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Neighbour forced to pay £250 over apple tree harassment row

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Antoinette Williams is alleged to have acted like a “school bully” and to have displayed “disgraceful” behaviour towards Barbara Pilcher over the 40ft high Bramley apple tree. Mrs Pilcher sued her neighbour after the tree dropped rotting apples onto her lawn, attracting hoards of wasps to the pile of decomposing fruit.

Mrs Williams then is alleged to have started a hate campaign against her neighbour, staring at her through a window, failing to prune the apple tree, and keeping a smelly compost heap at the bottom of her garden.

A five-day trial ensued at London Country Court, where presiding Judge, Lawrence Cohen QC ruled in favour of Mrs Pilcher, and ordered Mrs Williams to pay compensation.

The incidents started back in 2014.

The court heard that Mrs Pilcher had been unable to use the bottom of her garden, and was made to feel like a “prisoner in her own home”.

It is alleged that the tension between the two neighbours became so bad, that family members of Mrs Pilcher stopped visiting her due to the feud.

Barrister Oliver Newman told the court: “Upon Mrs Williams’ refusal to cut the tree back, Mrs Pilcher exercised her right to do so in June 2014, which resulted in a barrage of allegations from Mrs Williams that she had cut the tree at an inappropriate time, cut it back too far and had caused a poor harvest.”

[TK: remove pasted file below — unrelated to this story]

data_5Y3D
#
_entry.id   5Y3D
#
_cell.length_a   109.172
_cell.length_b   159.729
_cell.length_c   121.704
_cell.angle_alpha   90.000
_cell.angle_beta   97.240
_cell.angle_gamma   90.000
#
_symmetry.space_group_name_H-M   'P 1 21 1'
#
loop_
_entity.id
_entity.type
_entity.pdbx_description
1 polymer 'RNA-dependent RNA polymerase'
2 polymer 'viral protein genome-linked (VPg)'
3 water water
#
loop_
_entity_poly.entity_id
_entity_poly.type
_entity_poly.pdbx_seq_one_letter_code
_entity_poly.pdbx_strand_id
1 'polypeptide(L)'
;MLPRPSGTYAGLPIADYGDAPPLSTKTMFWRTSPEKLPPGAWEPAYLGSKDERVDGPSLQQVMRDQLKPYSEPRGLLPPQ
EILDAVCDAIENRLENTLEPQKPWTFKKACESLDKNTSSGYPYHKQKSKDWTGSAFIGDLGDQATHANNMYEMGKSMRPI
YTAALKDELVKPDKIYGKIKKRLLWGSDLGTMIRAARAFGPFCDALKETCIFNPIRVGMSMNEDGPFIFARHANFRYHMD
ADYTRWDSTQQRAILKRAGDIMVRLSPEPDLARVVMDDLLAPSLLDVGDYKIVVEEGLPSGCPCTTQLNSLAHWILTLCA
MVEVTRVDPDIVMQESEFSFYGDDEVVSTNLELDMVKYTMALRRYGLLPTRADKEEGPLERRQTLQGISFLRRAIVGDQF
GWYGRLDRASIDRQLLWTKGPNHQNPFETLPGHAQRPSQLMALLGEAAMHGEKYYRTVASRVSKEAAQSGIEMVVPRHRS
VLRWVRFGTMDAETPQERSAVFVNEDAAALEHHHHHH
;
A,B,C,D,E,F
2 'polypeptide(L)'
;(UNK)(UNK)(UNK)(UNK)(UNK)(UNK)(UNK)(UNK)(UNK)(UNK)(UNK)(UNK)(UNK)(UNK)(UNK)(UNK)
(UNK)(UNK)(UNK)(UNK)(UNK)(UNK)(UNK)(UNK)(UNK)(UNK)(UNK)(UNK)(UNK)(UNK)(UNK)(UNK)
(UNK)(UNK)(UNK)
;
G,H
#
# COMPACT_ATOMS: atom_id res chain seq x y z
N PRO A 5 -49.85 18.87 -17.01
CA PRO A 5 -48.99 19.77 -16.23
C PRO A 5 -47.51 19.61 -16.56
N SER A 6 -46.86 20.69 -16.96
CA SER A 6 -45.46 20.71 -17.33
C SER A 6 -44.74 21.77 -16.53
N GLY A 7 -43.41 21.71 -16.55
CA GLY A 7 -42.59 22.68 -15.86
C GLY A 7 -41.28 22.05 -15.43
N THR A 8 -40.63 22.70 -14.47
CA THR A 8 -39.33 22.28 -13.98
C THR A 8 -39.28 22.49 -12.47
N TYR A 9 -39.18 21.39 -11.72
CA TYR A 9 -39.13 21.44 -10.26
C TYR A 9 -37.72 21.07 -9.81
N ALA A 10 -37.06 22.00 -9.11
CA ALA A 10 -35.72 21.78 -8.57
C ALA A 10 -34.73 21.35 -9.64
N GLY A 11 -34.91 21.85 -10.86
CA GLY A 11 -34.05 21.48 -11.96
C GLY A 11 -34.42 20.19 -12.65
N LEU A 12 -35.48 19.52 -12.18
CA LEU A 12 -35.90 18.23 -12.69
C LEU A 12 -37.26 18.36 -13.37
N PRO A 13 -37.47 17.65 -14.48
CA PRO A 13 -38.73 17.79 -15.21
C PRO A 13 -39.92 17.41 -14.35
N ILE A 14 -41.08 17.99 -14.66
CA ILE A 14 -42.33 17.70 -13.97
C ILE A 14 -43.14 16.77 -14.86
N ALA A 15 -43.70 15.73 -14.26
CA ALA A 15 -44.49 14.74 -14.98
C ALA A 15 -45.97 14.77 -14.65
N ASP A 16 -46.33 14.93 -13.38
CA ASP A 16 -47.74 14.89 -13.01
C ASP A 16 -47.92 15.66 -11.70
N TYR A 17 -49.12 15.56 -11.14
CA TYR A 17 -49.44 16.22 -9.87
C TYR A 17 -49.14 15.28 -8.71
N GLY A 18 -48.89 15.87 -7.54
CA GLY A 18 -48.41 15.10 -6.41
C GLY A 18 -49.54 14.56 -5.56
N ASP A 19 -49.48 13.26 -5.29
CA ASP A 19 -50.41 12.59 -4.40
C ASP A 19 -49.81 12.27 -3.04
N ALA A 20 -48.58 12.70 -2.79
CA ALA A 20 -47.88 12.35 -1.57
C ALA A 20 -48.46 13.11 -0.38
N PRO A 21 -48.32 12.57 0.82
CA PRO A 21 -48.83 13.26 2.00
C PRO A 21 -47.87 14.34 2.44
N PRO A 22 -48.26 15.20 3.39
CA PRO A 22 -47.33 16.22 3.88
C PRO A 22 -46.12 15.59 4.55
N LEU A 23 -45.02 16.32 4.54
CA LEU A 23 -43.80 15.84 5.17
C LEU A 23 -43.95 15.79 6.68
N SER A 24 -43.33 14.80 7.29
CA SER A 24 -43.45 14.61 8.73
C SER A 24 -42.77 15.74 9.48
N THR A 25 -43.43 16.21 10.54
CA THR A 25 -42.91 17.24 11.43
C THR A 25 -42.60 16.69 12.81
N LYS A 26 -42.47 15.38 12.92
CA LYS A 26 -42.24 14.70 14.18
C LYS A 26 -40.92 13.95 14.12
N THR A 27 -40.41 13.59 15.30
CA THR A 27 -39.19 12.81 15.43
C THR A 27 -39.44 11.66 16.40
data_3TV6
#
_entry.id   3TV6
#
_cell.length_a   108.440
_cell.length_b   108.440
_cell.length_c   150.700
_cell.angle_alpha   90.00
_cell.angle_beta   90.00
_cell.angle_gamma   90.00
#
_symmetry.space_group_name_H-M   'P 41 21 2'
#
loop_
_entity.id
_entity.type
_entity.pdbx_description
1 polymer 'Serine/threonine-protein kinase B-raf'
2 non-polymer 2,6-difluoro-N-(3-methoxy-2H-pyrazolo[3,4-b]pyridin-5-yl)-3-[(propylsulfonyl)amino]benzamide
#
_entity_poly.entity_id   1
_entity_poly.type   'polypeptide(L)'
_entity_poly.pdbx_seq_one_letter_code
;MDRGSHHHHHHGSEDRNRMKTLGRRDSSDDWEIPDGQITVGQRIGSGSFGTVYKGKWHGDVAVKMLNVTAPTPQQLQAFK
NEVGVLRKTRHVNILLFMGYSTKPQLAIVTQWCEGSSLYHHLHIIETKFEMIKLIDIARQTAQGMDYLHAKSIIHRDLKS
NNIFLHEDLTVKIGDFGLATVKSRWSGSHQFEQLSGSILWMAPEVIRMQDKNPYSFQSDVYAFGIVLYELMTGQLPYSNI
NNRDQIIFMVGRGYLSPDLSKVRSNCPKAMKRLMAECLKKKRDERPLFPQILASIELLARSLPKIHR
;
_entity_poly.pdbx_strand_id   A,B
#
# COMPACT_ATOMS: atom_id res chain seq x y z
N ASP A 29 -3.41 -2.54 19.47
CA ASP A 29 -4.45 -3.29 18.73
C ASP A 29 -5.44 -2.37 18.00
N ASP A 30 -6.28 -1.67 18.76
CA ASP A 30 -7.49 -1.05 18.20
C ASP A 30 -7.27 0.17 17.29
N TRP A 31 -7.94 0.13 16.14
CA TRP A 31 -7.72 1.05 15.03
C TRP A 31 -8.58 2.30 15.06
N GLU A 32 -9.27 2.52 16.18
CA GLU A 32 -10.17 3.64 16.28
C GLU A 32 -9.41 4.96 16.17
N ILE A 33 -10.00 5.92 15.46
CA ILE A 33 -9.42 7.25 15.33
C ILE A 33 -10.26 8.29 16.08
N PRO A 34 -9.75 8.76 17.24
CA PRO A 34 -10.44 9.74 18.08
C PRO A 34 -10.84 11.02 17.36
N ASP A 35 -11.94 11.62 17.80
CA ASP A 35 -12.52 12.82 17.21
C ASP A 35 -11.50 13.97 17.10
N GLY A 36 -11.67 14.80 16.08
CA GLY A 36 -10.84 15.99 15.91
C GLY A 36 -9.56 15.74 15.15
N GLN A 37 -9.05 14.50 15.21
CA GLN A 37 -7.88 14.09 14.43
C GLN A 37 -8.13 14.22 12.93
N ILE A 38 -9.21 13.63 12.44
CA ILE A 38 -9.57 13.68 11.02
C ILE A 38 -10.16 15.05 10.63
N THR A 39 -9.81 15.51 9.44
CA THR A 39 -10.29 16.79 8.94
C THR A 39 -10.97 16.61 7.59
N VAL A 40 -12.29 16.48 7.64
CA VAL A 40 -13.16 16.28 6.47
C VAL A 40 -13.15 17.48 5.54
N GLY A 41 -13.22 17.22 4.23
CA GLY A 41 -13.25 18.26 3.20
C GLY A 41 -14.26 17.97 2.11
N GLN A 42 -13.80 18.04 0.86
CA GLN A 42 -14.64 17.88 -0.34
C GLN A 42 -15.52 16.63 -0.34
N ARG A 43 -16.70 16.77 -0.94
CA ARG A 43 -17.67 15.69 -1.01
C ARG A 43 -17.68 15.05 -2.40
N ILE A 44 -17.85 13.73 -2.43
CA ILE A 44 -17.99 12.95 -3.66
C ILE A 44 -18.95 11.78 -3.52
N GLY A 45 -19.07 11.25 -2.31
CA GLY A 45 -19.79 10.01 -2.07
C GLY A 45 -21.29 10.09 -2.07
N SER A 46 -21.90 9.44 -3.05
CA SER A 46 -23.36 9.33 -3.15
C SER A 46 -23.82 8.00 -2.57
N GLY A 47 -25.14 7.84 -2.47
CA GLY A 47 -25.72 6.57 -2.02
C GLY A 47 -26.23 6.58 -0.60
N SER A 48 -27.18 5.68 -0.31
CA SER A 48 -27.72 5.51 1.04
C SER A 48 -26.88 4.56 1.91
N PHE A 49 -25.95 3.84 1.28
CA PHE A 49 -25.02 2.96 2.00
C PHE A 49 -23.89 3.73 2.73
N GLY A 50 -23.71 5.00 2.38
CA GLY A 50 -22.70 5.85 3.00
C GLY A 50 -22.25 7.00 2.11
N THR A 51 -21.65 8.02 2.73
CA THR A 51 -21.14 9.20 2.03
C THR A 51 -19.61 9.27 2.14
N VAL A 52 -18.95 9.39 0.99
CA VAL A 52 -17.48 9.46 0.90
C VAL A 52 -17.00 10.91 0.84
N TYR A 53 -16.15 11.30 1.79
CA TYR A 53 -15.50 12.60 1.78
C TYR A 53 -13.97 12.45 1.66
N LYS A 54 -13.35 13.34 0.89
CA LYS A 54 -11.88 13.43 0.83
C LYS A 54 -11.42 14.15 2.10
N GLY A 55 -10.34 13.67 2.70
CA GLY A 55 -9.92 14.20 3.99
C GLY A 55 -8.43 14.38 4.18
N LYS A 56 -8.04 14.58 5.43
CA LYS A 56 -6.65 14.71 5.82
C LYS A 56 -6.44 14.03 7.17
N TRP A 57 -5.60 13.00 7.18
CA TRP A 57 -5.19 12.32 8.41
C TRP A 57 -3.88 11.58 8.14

Adding to the case he continued: “Due to this and Mrs Williams’ other behaviour which upset Mrs Pilcher and led her to fear confrontation, she subsequently felt unable to exercise her rights for fear of Mrs Williams’ reaction.”

Claiming that the wasps could cause his client to have a strong allergic reaction, the Barrister said: “Mrs Pilcher has as a result been left unable to use the bottom of her garden due to the smell from rotting apples and the composters, the fear of falling apples and the fear of wasps, having been hospitalised in 2018 after being stung multiple times by wasps from a nearby wasps nest.”

Damages were claimed over the nuisance caused by the apples, but Judge Cohen said this particular issue had been resolved during the course of the trial after Mrs Williams “agreed to have the tree professionally pruned.”

Mrs Williams denied the allegations and has accused Mrs Pilcher of having mental health problems.

The argument then extended to an issue over parking rights.

CCTV captured footage of Mrs Willams driving over the verge of Mrs Pilchers home, damaging the garden in the process.

Judge Cohen described this incident as “disgraceful vandalism.”

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Claiming that the parking incident gave a valuable insight into Mrs Williams’ behaviour, Judge Cohen stated that Mrs Williams was not found to be a reliable witness the incident.

In passing the ruling, Mr Cohen summed up by saying: “There is strong evidence of Mrs Williams behaving in a vindictive way towards Mrs Pilcher deliberately to alarm and distress her and that she is lacking in self control.”

Mrs Pilcher was awarded £12,000 for the harassment, while Mrs Williams was ordered to pay costs of between £135,000 – £180,000, as well as her own lawyer bills amounting to £100,000.

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